It was Christmas Eve Eve Eve Eve Eve Eve Eve Eve (December 17th). Emily crossed the softball diamond in the snow, to where Sister Amy had had a tooth loosened by somebody’s loose ball in autumn.
“I’m fine!” she’d told them, face in hand.
Secretly Emily practiced alone until spring.
John Gabriel Adkins is a Pushcart-nominated writer of microfiction, anti-stories and other oddities, and is a member of the Still Eating Oranges arts collective. This year his work has appeared (or is forthcoming) in Literary Orphans, SPANK the CARP, Five 2 One, Sick Lit Magazine, The Sleep Aquarium, and more.
I only married her to get citizenship, paid 15 grand and thought that was it. Then I couldn’t forget her.
She once asked me if I liked blondes or brunettes and I said, “Any colour, as long as she smiles like you.”
Five years later we got married for real.
Connell writes again.
Pinched between sweaty fingers, the love note—a carefully crafted purple-inked questionnaire that would potentially determine the rest of their lives—was passed to the blonde in front of him. She firmly marked “No.”
“Okay,” he sighed, erasing the dark X of rejection. “Well, would you pass this to Julia?”
This is Alexandra’s eighth fifty-word story. She learned early on that love was a numbers game, but the good news is that you only need one.
After two years longing for her love, finally she loved him back. Their last encounter was really painful:
“Are you leaving?” she asked.
“Yes. Would you give me a kiss?”
And so she did.
He stared at her picture and sighed. His little toddler niece was turning three in April.
José Jaime is a Spanish guy who misses his nieces.
Emilia passionately claimed that everyone she loved didn’t love her, and vice versa. She knew that true love was tricky, rather like a sort of magic.
Then one day, quite inexplicably, Emilia met Fred. He was busking on a street corner and just happened to pull rabbits out of hats.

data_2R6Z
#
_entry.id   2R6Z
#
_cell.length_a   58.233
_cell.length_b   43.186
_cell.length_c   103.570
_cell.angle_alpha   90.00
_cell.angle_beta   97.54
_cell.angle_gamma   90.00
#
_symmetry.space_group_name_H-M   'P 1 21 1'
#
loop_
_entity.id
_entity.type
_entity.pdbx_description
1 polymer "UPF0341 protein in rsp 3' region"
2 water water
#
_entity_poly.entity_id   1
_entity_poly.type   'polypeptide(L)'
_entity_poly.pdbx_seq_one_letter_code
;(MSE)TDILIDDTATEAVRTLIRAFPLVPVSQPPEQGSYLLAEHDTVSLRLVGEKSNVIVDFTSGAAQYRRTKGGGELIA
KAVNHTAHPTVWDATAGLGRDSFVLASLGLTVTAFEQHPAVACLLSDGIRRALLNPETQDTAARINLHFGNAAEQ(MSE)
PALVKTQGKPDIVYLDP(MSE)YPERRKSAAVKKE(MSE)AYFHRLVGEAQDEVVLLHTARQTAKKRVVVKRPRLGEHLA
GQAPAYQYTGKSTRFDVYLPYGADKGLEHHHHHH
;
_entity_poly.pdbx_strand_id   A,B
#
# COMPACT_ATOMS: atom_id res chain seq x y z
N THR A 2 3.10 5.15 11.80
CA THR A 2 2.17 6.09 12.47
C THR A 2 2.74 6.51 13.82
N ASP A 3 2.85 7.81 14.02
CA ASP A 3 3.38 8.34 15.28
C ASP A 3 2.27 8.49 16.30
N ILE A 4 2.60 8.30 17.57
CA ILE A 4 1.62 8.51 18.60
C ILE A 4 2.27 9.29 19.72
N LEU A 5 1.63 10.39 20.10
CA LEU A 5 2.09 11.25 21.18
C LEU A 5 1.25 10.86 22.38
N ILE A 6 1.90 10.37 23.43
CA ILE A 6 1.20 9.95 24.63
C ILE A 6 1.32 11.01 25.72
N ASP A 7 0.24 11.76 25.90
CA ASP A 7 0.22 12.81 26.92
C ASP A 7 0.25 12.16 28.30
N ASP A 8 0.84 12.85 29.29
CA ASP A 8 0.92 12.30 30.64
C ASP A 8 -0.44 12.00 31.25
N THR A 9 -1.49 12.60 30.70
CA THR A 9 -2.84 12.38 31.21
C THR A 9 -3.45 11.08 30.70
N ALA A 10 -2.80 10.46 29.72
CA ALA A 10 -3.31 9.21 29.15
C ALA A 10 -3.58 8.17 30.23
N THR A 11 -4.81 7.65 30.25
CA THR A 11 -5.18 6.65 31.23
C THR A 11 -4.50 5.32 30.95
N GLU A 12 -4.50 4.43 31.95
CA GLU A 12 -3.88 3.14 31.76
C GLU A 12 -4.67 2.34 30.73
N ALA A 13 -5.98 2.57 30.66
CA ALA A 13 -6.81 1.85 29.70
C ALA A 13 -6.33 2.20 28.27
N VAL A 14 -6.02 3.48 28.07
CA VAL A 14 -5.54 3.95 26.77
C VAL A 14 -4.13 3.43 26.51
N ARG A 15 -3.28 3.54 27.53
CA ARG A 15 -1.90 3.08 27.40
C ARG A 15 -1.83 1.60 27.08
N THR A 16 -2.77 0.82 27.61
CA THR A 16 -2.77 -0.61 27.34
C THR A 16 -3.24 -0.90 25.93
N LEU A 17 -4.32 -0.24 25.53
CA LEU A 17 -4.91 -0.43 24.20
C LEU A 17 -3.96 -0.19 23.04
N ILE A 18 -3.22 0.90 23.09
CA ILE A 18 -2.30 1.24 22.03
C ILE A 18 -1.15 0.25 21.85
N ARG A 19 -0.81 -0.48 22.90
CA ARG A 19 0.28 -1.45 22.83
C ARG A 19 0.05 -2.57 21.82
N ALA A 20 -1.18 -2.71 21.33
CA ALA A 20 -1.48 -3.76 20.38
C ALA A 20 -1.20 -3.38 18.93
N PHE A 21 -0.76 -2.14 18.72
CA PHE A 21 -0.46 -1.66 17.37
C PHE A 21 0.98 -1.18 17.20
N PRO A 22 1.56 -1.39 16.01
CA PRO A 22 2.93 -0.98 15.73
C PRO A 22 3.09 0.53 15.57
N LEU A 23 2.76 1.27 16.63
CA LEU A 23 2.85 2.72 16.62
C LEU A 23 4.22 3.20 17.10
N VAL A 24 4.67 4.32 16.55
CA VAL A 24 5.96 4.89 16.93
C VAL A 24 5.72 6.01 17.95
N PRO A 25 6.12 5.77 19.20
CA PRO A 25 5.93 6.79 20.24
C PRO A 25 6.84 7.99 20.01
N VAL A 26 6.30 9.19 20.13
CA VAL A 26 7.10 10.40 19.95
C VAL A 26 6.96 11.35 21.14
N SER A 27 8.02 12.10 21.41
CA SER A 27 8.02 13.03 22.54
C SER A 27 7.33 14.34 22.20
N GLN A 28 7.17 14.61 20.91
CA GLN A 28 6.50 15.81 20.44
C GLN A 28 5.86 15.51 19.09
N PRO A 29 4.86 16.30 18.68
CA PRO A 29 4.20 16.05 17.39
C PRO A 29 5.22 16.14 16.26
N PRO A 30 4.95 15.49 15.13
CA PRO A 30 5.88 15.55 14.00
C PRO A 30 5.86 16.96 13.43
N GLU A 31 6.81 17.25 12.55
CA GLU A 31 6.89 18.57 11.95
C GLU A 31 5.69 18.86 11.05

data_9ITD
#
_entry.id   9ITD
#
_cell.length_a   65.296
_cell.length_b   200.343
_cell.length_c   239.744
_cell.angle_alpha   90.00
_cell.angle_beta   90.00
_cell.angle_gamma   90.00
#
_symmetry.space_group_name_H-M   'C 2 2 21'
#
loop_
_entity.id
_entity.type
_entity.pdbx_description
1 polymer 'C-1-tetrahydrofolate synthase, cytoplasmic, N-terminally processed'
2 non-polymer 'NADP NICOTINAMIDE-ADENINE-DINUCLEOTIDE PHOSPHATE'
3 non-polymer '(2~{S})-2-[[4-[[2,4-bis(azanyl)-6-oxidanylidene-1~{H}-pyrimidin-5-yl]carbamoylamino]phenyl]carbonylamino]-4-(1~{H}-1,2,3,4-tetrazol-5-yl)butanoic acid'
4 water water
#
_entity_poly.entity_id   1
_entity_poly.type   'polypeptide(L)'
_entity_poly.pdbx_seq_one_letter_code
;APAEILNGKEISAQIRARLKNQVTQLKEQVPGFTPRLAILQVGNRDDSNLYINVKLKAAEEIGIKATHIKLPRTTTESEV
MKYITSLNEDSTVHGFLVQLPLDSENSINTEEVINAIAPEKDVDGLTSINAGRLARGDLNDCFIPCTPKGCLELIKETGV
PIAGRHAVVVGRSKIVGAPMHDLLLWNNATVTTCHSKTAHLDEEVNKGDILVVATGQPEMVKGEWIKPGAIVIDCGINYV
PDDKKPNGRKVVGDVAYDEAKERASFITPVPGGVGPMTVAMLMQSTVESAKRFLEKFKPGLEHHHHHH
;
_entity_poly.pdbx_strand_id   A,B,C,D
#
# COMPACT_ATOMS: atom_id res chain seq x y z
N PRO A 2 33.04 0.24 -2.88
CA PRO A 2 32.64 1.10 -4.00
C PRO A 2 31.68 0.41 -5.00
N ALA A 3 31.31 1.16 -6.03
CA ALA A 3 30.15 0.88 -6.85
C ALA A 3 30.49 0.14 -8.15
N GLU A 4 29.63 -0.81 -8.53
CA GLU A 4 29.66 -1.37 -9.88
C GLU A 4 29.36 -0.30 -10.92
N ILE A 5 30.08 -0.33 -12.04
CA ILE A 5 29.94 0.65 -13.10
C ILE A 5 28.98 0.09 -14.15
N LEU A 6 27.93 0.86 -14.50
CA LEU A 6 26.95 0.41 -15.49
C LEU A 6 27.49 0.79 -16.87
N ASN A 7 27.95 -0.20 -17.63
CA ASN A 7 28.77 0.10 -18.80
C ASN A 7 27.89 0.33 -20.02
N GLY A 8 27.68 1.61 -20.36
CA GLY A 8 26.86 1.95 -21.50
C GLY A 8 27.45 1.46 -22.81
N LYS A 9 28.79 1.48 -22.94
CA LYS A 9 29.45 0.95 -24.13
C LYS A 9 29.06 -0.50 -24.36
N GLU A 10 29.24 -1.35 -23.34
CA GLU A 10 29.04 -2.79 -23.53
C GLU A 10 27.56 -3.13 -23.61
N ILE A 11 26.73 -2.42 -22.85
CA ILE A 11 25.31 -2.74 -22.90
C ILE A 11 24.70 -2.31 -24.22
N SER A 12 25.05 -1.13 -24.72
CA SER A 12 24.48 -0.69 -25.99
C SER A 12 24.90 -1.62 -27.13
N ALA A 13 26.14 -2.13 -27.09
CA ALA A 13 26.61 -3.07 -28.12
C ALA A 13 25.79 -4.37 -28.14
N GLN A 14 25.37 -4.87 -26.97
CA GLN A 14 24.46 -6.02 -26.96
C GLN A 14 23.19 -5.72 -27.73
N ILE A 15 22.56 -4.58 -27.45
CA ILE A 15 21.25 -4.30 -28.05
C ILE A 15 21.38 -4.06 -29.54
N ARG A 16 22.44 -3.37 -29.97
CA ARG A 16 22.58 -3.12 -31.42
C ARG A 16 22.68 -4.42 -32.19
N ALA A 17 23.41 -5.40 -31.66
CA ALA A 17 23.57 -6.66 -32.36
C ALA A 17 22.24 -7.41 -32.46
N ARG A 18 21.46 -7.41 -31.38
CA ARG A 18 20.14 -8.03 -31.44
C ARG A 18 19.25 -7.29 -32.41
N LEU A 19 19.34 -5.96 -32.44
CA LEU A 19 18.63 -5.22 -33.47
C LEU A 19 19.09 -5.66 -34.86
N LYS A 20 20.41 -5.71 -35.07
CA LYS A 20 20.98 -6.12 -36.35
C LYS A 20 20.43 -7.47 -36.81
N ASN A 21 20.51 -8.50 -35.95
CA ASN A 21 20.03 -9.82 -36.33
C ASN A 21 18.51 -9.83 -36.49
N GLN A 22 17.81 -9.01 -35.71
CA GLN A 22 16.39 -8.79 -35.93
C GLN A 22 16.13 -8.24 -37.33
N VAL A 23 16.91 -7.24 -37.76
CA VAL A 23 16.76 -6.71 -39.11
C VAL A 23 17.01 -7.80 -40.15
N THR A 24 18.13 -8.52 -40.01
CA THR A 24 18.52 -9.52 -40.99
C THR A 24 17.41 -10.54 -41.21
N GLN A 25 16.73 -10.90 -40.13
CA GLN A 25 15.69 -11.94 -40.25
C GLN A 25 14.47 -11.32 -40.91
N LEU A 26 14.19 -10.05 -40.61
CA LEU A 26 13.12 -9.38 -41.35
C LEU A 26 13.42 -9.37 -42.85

Linda is a teacher from Sydney, Australia, who has had plays go from page-to-stage and poems published in both Hemispheres. Once upon a time, she was invited to the same function as Ben Stiller.
Here’s the thing. I was good. All year. Check your records. Consult your list. Check it a third time. I minded my manners. I was consistently polite, even when I wasn’t in a particularly cheery mood. And not once was I nasty.
So what happened? Weren’t you looking?
Over the years Bob Thurber’s work has received a long list of awards and prizes. His most recent book is a collection of brief stories titled “Nothing But Trouble.” His first novel, “Paperboy: A Dysfunctional Novel,” was recently rereleased. Visit BobThurber.net.
Oh God, it’s done! The adoption is finally complete!
There she sits, a cute seven year old, her face filled with hope and questions.
Oh God, what have I done? Can I really provide the loving, forever family home she deserves?
What do I know about raising Jack Russell Terriers?
John Keeley is the new guardian of seven year old Storm, and is wondering about the trust our pets put in us.
“There’s a bug.” The new project manager steps into Charlie’s cube. She smells fresh, like she showers.
“Impossible.” He knows she can’t read Java so he points to his screen. “Show me.”
“Good Lord, never mind.” She removes her ruby high heel and smashes the cockroach crawling across his desktop.
Anne Anthony once worked as a systems project manager, but she never wore heels. She writes fiction and hand-carries bugs to safety.
First she declared a bonus for landing on Free Parking, then accidentally-on-purpose collected twice for passing Go. But even when she raised the rent on me, I didn’t object: it’s comforting to know that even at her tender age, my daughter’s got what it takes to run the family business.
Ingrid Jendrzejewski grew up in Vincennes, Indiana and loves cryptic crosswords and the game of go. Recently, she won the Bath Flash Fiction Award. Links to Ingrid’s writing can be found at ingridj.com
and she occasionally tweets @LunchOnTuesday
On Saturday, I pedal through the rain to the school gym, where dodgeball reigns.
Elizabeth, who sits atop the bleachers, rules elsewhere. Red balls splat faces and bodies.
I shake off the rain, join the banshee chaos, and hope a ball finds me before she decrees us all hopeless naives.
Penn Stewart lives and writes in Wichita Falls, Texas. His most recent short fiction appears or is forthcoming in Literary Orphans, Word Riot, Dogzplot, Front Porch Review, Union Station Magazine, and elsewhere.